Hopedale Parklands–a familiar place, seen with new eyes

DSC02117

Marcia capturing cattails on the edge of Hopedale Pond

I’ve visited Hopedale parklands countless times since I first learned about this special place probably fifteen years ago. Each season offers different surprises, and regardless of the season, there’s always something new to see.

But this morning’s walk was different in another way. I met Marcia at the main, Hopedale Street entrance, and we set off in the cool of the morning, before the day got too warm for me. Marcia teaches art at local high school, but we had never talked much about her work. We’re still getting acquainted, so we talked about family, children, all sorts of things.

DSC02105

A perfect spot along the trail to slide!

It was when I got out my camera to capture a favorite spot–

SAMSUNG CAMERA PICTURES

Same rock on another day with a passel of kids putting the rock to great use

a rock slope at the edge of the trail that my grandgirl and friends had used for a natural slide–that Marcia perked up. She started commenting about the natural beauty of the area. I explained that it had not always been this way; that landscape architects worked hard to make the entire parklands look “natural” when the park was landscaped, now over one hundred years ago.

DSC02108

water lilies

We walked some more and I noticed the water lilies blooming. I soon heard about Marcia’s painting project this summer, to paint a different flower each day. “Maybe I’ll paint water lilies,” she said with a smile.

DSC02115

The stone bridge, just about a mile’s distance from where we started

When we reached the stone bridge at about the half way point of what is almost a loop around the pond, she spotted swamp maples already shifting colors, anticipating the shorter days of fall.

DSC02116

Island just off shore

The island just off shore caught our eye, as did a

DSC02114

Intriguing prickly plant

small prickly plant I’d never seen.

Our return trip seemed to take little time. We talked of being teachers, and of working with children to connect with them. I told her of stepping off the cliff into teaching by sharing stories with my daughter’s kindergarten class, now so many years ago. Fifty children, two classes combined, were my first audience. To my surprise not a child got up and ran away. In fact, they stayed right with me for the entire program, and at the end the teachers asked me to come back. Taking a risk, doing something new, being willing to fail, opened a new door.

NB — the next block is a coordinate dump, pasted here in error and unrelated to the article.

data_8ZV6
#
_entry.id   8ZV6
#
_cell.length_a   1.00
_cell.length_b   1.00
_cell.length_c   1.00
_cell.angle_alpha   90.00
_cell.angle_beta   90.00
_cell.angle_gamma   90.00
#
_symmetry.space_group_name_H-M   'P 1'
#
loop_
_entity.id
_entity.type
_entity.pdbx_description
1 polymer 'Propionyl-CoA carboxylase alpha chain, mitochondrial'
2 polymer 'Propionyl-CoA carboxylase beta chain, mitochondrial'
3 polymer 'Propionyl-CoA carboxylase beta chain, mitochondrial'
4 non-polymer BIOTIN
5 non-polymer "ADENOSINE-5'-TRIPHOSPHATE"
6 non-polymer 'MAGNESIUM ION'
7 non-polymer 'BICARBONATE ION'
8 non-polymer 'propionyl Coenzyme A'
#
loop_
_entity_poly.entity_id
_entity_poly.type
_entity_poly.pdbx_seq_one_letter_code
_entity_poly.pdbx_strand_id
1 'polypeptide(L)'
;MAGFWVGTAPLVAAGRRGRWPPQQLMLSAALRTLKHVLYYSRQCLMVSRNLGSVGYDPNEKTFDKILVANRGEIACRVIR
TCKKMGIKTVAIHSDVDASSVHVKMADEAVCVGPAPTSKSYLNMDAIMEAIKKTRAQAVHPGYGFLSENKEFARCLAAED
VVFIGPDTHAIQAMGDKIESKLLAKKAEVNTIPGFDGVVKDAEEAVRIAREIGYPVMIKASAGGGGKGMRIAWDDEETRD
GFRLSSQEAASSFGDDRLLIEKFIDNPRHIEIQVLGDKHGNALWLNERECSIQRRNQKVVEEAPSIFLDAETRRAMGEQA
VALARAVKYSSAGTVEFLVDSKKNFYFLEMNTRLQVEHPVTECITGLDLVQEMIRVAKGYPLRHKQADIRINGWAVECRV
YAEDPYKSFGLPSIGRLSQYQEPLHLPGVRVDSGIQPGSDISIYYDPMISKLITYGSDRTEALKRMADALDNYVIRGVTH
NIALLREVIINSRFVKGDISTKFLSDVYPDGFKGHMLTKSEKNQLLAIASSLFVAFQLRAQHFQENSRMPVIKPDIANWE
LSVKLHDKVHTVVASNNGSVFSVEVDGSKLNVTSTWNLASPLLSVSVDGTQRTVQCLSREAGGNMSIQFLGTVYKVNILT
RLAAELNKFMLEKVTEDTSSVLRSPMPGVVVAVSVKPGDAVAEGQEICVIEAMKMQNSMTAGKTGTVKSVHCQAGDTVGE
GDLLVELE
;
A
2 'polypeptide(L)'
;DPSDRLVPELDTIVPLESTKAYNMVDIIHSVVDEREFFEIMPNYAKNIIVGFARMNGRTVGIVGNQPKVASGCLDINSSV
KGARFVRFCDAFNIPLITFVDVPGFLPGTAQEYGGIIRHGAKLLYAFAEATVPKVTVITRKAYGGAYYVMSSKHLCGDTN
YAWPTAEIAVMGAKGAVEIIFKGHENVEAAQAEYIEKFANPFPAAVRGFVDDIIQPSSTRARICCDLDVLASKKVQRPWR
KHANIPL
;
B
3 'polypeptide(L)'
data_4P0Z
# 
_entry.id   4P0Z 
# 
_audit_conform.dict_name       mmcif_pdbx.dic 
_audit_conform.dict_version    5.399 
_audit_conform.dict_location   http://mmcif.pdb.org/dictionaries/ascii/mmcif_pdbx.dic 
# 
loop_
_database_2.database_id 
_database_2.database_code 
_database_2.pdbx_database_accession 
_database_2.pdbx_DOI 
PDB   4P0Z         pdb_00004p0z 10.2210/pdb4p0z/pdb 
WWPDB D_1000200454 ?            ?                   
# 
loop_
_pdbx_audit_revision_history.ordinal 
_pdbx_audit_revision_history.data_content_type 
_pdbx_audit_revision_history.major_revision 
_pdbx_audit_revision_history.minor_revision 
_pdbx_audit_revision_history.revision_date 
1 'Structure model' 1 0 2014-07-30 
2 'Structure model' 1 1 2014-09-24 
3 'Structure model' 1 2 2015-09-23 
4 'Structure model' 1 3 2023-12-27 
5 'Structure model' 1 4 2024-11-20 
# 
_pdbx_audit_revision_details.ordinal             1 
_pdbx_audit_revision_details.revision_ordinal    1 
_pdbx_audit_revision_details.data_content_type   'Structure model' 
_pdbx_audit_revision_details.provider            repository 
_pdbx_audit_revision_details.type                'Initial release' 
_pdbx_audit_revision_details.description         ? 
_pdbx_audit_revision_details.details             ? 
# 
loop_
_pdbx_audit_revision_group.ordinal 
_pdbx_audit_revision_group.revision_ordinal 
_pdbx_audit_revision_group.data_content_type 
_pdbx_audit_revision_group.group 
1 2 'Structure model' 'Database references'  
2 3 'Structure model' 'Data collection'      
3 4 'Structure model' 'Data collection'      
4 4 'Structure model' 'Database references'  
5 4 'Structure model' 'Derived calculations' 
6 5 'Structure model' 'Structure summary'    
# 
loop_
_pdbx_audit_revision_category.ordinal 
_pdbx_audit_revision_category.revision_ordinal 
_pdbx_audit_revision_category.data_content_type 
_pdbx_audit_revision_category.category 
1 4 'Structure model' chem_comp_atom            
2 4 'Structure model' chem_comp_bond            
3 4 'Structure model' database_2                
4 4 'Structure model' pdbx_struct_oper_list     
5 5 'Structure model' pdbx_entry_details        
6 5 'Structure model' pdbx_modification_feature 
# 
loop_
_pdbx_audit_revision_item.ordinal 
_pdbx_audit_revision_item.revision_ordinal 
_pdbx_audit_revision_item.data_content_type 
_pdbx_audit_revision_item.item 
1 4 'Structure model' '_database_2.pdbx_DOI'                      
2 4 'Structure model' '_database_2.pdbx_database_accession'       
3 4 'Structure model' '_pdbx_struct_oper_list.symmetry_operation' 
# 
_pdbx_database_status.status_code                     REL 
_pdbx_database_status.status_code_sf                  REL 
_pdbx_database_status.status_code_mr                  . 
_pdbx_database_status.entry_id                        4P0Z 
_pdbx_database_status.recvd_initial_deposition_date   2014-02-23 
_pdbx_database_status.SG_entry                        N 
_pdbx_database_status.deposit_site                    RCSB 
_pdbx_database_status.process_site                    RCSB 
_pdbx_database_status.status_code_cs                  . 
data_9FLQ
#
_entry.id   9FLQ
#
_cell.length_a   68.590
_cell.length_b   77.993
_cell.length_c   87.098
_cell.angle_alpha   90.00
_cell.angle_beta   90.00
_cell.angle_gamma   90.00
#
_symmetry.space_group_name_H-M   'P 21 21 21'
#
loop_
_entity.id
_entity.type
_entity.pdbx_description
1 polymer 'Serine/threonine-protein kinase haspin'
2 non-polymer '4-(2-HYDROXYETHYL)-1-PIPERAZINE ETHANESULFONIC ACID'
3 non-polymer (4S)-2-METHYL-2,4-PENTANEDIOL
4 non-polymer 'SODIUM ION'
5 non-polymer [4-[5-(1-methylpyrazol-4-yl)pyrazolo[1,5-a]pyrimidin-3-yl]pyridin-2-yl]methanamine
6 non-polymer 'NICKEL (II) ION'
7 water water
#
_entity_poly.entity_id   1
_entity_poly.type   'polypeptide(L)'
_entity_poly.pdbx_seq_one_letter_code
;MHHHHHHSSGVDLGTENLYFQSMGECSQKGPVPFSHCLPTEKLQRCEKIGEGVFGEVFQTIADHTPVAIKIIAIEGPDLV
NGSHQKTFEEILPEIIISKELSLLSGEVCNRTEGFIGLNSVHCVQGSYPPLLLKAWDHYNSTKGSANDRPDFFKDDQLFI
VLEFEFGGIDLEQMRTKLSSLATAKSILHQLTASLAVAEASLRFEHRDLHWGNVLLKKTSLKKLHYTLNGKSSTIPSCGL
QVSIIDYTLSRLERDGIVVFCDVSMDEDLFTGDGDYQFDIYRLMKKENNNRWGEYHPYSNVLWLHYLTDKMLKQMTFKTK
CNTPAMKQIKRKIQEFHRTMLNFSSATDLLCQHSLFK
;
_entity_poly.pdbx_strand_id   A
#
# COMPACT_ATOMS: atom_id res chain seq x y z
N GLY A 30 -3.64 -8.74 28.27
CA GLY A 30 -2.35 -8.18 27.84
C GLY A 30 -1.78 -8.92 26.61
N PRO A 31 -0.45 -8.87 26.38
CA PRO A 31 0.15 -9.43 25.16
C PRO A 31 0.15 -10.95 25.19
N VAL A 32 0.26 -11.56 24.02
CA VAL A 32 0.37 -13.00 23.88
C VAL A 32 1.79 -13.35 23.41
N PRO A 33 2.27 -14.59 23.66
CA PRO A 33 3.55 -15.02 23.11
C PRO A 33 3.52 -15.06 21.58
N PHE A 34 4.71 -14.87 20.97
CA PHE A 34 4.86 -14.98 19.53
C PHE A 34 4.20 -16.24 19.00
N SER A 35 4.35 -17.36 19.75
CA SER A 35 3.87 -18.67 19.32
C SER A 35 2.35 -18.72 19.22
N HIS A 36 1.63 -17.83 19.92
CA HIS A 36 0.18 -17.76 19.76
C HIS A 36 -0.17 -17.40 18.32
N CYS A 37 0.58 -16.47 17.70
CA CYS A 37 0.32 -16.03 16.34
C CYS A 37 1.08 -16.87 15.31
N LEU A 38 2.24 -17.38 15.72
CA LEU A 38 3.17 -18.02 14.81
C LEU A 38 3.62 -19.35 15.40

DSC02111

Sharing a walk with Marcia, seeing the familiar with new eyes

And so I took a simple walk, but by the end of the walk I saw some familiar places with new eyes. Marcia’s perceptions helped me take in a familiar place and gain a new appreciation for the design, for the changes of seasons, for the wonder in small and larger flowers. And that in itself is art–to see the common with new eyes.

Marjorie Turner Hollman

Marjorie Turner Hollman is a personal historian who loves the outdoors, and has completed two guides to Easy Walking trails in Massachusetts, “Easy Walks in Massachusetts 2nd edition,” and “More Easy Walks in Massachusetts.” A native Floridian, she came north for college and snow! Marjorie is a Certified Legacy Planner with LegacyStories.org, and is the producer of numerous veterans interviews for the Bellingham/Mendon Veteran’s History Project. http://www.marjorieturner.com

https://www.amazon.com/Easy-Walks-Massachusetts-2nd-Northbridge/dp/0989204340

http://tinyurl.com/MTH-More-easy-walks

Advertisements

2 Comments

Filed under Blog posts--Easy Walks

2 responses to “Hopedale Parklands–a familiar place, seen with new eyes

  1. I haven’t been here in years, but it is very beautiful.

Leave a Reply

Fill in your details below or click an icon to log in:

WordPress.com Logo

You are commenting using your WordPress.com account. Log Out / Change )

Twitter picture

You are commenting using your Twitter account. Log Out / Change )

Facebook photo

You are commenting using your Facebook account. Log Out / Change )

Google+ photo

You are commenting using your Google+ account. Log Out / Change )

Connecting to %s